Vac­cines against HIV, malaria, TB still some way o≠

The East African - - OUTLOOK - By DON­ALD G. MCGNEIL

NEW VAC­CINES against HIV, malaria and tu­ber­cu­lo­sis — three ma­jor killers of the world’s poor — are un­likely to be pro­duced soon un­less much more money is com­mit­ted to find­ing them, a new study has con­cluded.

Other wor­thy goals that ap­pear out of reach for now in­clude a hep­ati­tis C vac­cine, a com­bi­na­tion vac­cine against the four lead­ing causes of deadly di­ar­rhoea, a rapid cure for peo­ple who have caught TB and new treat­ments for a dozen ne­glected diseases, such as lep­rosy, dengue fever and sleep­ing sick­ness.

To make real progress against this va­ri­ety of in­fec­tious diseases by 2030, the study con­cluded, the world must in­crease re­search spend­ing to nearly $9 bil­lion a year; It now spends only about $3 bil­lion.

But the world is mov­ing in the op­po­site di­rec­tion. The com­bined amount that gov­ern­ment donors, pri­vate foun­da­tions and phar­ma­ceu­ti­cal com­pa­nies spend on the cause soared in the early 2000s. But, except for some re­cent emer­gency fund­ing of Ebola re­search, it has slowly de­clined since the 2009 fis­cal cri­sis.

“Donors are cut­ting back on fund­ing at a time when we should be step­ping on the gas,” said Gavin Yamey, di­rec­tor of Duke Univer­sity’s Cen­tre for Pol­icy Im­pact on Global Health and the study’s lead au­thor.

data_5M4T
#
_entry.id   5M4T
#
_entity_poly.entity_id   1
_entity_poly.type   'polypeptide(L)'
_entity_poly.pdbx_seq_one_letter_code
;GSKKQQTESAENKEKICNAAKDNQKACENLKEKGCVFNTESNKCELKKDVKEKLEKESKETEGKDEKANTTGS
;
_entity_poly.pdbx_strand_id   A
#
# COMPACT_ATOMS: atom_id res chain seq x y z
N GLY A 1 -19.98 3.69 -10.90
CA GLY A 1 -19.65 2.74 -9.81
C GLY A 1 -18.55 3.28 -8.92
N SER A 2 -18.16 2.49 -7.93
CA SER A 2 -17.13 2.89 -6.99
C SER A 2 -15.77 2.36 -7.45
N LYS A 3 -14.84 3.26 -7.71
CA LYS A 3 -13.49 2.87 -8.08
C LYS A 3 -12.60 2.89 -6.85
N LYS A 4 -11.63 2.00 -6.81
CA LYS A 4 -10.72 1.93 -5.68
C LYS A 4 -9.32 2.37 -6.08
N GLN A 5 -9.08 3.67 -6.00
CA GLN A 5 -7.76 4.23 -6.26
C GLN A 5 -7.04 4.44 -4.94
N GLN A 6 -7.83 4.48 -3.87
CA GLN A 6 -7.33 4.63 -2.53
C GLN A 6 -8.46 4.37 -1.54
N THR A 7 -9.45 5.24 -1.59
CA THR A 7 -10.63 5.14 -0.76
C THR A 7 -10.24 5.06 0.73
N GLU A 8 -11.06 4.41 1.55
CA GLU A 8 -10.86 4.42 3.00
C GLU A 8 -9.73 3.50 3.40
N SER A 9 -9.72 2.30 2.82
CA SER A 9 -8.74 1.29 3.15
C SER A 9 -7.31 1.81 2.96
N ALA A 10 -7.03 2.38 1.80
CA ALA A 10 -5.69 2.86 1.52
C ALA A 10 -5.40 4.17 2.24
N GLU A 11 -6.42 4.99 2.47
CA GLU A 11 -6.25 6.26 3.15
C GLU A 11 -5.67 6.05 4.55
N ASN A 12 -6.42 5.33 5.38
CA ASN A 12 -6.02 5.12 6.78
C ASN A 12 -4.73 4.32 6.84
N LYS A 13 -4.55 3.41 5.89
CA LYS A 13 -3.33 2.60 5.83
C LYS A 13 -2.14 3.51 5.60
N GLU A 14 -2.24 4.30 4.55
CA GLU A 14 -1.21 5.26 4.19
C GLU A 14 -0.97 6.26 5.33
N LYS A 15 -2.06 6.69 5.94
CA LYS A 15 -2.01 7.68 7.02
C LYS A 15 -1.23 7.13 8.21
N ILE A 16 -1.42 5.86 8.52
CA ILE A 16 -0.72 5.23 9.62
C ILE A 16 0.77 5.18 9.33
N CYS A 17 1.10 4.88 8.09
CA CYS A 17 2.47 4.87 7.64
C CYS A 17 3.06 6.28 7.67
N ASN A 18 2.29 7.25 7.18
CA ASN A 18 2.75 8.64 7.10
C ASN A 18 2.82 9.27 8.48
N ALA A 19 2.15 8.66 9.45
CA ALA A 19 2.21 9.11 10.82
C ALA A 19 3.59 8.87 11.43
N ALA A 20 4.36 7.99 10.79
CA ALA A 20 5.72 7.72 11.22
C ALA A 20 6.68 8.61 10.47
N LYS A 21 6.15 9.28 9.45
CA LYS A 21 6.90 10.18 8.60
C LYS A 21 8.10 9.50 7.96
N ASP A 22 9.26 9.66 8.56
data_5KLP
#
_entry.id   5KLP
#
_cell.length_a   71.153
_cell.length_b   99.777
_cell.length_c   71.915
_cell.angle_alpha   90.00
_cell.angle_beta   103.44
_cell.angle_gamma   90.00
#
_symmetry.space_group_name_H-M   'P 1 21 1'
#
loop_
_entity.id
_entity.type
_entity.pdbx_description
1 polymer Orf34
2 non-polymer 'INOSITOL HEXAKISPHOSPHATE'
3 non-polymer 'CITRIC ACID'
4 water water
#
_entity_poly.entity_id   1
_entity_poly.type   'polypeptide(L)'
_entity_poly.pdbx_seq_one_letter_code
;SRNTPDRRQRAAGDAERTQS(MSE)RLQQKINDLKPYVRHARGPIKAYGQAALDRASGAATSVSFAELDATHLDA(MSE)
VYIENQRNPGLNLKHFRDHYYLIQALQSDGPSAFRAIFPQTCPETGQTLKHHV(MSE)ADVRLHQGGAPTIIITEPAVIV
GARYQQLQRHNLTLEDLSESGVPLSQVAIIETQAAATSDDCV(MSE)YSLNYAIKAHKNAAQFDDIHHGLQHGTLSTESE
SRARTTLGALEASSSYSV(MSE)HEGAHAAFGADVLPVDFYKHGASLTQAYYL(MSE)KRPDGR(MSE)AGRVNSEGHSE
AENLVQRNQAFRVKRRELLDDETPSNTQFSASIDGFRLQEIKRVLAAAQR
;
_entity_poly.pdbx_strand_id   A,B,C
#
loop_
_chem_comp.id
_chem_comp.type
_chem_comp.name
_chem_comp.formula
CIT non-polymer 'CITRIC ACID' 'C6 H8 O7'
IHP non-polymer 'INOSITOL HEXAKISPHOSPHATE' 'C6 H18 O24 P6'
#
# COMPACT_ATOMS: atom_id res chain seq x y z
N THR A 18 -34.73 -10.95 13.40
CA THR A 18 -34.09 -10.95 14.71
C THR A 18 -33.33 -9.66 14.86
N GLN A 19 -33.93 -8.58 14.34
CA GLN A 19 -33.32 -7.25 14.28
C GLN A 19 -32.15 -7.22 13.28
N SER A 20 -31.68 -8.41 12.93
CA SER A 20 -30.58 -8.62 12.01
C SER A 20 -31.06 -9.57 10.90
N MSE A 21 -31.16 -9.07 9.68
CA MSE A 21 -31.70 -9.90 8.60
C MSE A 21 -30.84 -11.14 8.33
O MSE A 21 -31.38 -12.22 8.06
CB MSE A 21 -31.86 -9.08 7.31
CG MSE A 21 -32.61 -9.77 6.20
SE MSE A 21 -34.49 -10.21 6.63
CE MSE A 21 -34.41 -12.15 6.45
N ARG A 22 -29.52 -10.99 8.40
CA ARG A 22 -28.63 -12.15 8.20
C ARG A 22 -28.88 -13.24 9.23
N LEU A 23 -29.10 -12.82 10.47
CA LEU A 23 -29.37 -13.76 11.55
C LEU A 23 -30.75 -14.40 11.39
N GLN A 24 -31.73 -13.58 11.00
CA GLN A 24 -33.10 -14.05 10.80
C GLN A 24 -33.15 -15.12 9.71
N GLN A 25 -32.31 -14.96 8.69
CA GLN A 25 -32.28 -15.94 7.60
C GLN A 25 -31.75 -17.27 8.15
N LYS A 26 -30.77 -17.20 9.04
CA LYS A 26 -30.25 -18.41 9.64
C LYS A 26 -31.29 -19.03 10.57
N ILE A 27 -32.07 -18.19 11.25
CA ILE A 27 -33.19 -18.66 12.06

The study as­sessed 538 prod­ucts be­ing de­vel­oped for 35 diseases af­flict­ing the poor, and was the first to an­a­lyse such a large port­fo­lio.

Asked about it, lead­ers of two ma­jor fun­ders of global health re­search — the Bill and Melinda Gates Foun­da­tion and the Na­tional In­sti­tute of Allergy and In­fec­tious Diseases agreed with many of its con­clu­sions but thought it was overly pes­simistic about prospects for some new in­ven­tions, in­clud­ing a TB vac­cine.

The study was funded by the Gates Foun­da­tion and the Swiss Agency for Development and Co-op­er­a­tion and pub­lished on Gates Open Re­search, an open ac­cess web­site. Dr Trevor Mun­del, the foun­da­tion’s pres­i­dent for global health, said he thought the study was right that prospects were dim for a fully pro­tec­tive HIV vac­cine or for a malaria vac­cine that worked for more than six months.

But even six months’ pro­tec­tion would keep new­borns alive un­til their im­mune sys­tems are stronger, Dr Mun­del said.

Pic­ture: File

Re­searchers are work­ing to­wards a malaria vac­cine de­spite cuts in fund­ing.

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